Hurricane Sandy Aftermath: Feds Declare Shoreline Counties Disaster Area

Gov. Dannel P. Malloy said he's confident FEMA will recommend the same declaration for the rest of the state when the agency completes its review of the damage from Hurricane Sandy.

The federal government has issued a disaster declaration for Connecticut’s four shoreline counties in the wake of Hurricane Sandy, a designation that will bring federal aid flowing to those areas for restoration efforts.

In a 6 p.m. briefing at the State Armory Tuesday, Gov. Dannel P. Malloy said he had just learned that the Obama Administration has granted the declaration for New London, Middlesex, New Haven, and Fairfield counties. Those areas sustained the heaviest damage in the hurricane, which blew into the state Monday and left Tuesday, leaving behind hundreds of damaged, or destroyed, homes along the Connecticut shoreline.

Malloy said he is confident that the federal government will issue a similar disaster declaration for the state’s remaining counties once officials with the Federal Emergency Management Agency complete their review.

“The damage is far more extensive up and down the length” of Long Island Sound, Malloy said.

Malloy and Lt. Gov. Nancy Wyman Tuesday visited several shoreline communities to view the hurricane damage first hand and to visit with residents.

Wyman said she met two sisters in East Lyme who lost their family’s waterfront home and a man who rebuilt a home damaged by Hurricane Irene last year, only to see the newly rebuilt home significantly damaged by Hurricane Sandy.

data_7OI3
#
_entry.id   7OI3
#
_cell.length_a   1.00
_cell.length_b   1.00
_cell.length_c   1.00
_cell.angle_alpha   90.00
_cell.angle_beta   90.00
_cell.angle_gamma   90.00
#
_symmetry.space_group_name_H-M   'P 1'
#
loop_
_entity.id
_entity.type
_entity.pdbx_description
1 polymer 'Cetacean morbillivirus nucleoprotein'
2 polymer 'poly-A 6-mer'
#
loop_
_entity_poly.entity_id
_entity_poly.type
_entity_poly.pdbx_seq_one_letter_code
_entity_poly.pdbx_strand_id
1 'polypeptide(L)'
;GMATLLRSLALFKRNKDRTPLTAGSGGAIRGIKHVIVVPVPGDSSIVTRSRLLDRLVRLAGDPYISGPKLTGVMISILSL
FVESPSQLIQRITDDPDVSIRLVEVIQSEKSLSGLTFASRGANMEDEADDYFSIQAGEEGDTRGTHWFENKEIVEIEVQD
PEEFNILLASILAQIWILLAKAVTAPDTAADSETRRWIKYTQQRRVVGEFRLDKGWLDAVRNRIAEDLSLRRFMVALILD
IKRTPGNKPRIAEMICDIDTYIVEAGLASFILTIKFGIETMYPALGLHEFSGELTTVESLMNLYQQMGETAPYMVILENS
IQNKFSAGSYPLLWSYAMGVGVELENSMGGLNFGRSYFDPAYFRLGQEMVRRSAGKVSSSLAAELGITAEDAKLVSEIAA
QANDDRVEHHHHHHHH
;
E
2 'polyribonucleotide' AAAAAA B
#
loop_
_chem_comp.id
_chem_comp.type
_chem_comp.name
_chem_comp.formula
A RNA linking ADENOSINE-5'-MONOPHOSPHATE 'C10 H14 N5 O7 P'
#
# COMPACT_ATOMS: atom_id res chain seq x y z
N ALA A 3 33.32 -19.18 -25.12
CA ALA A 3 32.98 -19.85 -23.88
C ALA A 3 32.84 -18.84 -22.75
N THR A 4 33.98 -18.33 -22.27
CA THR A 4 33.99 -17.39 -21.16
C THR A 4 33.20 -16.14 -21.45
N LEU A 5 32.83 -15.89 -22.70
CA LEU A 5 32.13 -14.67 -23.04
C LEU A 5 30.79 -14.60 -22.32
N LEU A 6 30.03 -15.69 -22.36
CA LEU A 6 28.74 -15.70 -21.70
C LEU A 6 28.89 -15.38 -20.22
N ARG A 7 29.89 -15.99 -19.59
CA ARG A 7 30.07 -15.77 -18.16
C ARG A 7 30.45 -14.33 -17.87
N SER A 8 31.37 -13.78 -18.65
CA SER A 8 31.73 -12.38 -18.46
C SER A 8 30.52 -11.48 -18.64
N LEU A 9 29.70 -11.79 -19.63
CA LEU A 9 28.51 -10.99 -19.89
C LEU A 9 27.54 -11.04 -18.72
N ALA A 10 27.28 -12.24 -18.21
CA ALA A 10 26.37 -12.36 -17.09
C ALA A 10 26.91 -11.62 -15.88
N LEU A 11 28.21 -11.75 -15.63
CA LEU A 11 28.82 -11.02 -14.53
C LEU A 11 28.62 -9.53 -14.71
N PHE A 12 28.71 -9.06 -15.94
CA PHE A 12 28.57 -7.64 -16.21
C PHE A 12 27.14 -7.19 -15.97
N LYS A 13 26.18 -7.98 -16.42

“It was clear to me that the impact of this storm is something that’s going to be felt by our residents for some time,” Wyman said.

Malloy, who lifted a travel ban on state highways this morning, said he is ordering state employees back to work tomorrow morning and that Connecticut’s bus service should be back in full operation.

But the damages to New York City’s subway system will continue to have a ripple effect in Connecticut. Amtrak trains and MetroNorth, Malloy said, cannot travel into the city until the subway damages are repaired.

Utility officials said they are still in the process of assessing the power system damages wrought by Irene and have undertaken some restoration work during that process. The assessment phase should be completed by tomorrow and the companies, CL&P and United Illuminating, will begin restoration efforts in earnest at that point.

Officials from both said they could not estimate when full restoration would be completed to the more than 575,000 people still without power.


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